NEW DELHI: As a part of the Centre’s National Action Plan for Drug Demand Reduction (2018-2023), some states are planning to adopt mobile vans for community intervention for more flexible healthcare services, said an official familiar with developments.
Across states, the programme will also be modified to intensify the involvement of teachers and community workers for a greater reach among people in need of rehabilitation.
These proposals were floated by states during a recent meeting between all stakeholders in the national capital.
“States in the Northeast proposed that mobile vans would help in identifying people in need for rehabilitation and raising awareness on intervention programmes for drug de-addiction. Other states are also open to this idea. The vans are likely to move around with a full-fledged team of doctors and psychologists and will enable those people to access healthcare, who are otherwise not ready to go to hospitals and for people living in remote areas. It will also help fight the stigma around the issue,” said the official.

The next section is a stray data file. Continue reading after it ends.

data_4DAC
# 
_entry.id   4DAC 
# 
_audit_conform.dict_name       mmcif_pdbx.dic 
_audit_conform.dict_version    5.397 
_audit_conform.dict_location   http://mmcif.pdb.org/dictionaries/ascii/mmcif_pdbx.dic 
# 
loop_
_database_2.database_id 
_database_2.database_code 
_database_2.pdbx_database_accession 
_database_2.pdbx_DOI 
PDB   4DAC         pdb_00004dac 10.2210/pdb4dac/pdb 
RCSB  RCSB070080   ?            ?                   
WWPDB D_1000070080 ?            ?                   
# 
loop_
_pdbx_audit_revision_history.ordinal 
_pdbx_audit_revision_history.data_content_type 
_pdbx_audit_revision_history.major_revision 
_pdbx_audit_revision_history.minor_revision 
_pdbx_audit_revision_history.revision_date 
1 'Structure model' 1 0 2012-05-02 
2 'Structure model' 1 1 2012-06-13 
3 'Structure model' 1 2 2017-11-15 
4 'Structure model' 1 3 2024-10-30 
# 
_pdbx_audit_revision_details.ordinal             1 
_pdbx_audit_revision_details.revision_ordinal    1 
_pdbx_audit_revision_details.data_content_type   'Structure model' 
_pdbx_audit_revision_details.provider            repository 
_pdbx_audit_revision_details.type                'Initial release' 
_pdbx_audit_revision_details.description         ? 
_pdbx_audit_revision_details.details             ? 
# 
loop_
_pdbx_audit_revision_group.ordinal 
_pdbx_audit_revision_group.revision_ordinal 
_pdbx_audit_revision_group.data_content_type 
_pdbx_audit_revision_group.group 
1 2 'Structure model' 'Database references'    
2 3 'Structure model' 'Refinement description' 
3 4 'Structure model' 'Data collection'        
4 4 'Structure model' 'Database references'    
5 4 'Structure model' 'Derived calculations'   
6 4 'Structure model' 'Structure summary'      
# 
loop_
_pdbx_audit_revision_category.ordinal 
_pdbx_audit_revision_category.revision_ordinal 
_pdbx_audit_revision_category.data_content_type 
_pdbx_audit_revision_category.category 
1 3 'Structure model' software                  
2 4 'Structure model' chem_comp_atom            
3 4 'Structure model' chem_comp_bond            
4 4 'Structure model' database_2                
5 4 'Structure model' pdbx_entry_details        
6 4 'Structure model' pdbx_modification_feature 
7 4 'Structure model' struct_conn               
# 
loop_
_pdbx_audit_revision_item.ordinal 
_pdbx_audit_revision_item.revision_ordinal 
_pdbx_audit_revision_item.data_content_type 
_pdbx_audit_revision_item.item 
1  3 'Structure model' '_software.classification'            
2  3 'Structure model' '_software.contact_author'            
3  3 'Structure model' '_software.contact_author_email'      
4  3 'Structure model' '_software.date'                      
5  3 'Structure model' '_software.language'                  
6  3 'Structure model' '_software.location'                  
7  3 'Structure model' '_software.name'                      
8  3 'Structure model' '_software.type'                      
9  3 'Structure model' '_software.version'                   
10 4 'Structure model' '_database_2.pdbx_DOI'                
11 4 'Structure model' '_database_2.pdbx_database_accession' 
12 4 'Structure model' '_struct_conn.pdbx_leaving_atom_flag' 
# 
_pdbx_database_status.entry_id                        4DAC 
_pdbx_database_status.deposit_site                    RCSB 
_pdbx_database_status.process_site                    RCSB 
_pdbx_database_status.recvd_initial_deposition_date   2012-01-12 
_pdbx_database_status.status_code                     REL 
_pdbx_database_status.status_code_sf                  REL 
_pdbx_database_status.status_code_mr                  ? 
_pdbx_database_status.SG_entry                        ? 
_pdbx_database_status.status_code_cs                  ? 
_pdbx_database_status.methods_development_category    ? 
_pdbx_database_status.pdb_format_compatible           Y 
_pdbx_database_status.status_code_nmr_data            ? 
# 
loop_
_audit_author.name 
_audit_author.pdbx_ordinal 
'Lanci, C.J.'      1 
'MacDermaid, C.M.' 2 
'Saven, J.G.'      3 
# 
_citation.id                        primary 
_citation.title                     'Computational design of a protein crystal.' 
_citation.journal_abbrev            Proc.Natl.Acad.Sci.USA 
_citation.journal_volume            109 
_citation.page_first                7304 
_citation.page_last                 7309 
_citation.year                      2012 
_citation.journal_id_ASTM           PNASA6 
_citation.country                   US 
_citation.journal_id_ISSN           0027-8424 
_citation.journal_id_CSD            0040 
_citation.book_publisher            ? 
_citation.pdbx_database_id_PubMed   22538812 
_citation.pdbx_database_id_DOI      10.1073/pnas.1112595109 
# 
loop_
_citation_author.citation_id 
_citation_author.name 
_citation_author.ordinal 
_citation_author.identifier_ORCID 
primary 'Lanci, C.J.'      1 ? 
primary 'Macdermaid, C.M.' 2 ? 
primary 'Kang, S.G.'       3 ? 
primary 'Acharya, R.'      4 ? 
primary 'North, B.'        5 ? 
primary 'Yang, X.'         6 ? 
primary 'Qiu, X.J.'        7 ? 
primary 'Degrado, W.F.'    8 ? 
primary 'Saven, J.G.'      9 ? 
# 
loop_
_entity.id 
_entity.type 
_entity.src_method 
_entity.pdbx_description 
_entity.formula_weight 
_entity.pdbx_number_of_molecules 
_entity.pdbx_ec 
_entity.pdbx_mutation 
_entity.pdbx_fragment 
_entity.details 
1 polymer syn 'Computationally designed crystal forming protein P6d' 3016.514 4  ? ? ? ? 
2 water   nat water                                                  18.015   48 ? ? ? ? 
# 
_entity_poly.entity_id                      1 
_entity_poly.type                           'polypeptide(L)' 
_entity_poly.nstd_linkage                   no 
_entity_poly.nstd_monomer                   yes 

According to the official, another proposal seeks to expand the scope of peer-led interventions and an increase in outreach and drop-in centres (ODICs) in identified districts to rehabilitate more people.
“This would ensure that there is sensitisation of people at all levels and creates an enabling environment for people to start a dialogue on rehabilitation measures,” said the official.
In another initiative, the National Institute of Social Defence has invited proposals from organisations and NGOs to reach out to adolescents and youngsters on community-based peer interventions for early drug use prevention and ODICs.
Counselling would be facilitated by individual and group counselling, family counselling, behavioural range communication sessions, linking patients to service centres and, psycho-social interventions including educational sessions on the ill effects of drug use.
Plethora of proposals
States proposed to boost their capacity by identifying a centre where teachers, police functionaries, parents and integrated child development scheme workers will be trained to raise awareness on the ill-effects of addiction.
Another proposal was to identify one centre in each district where teachers, community workers and civilians can be trained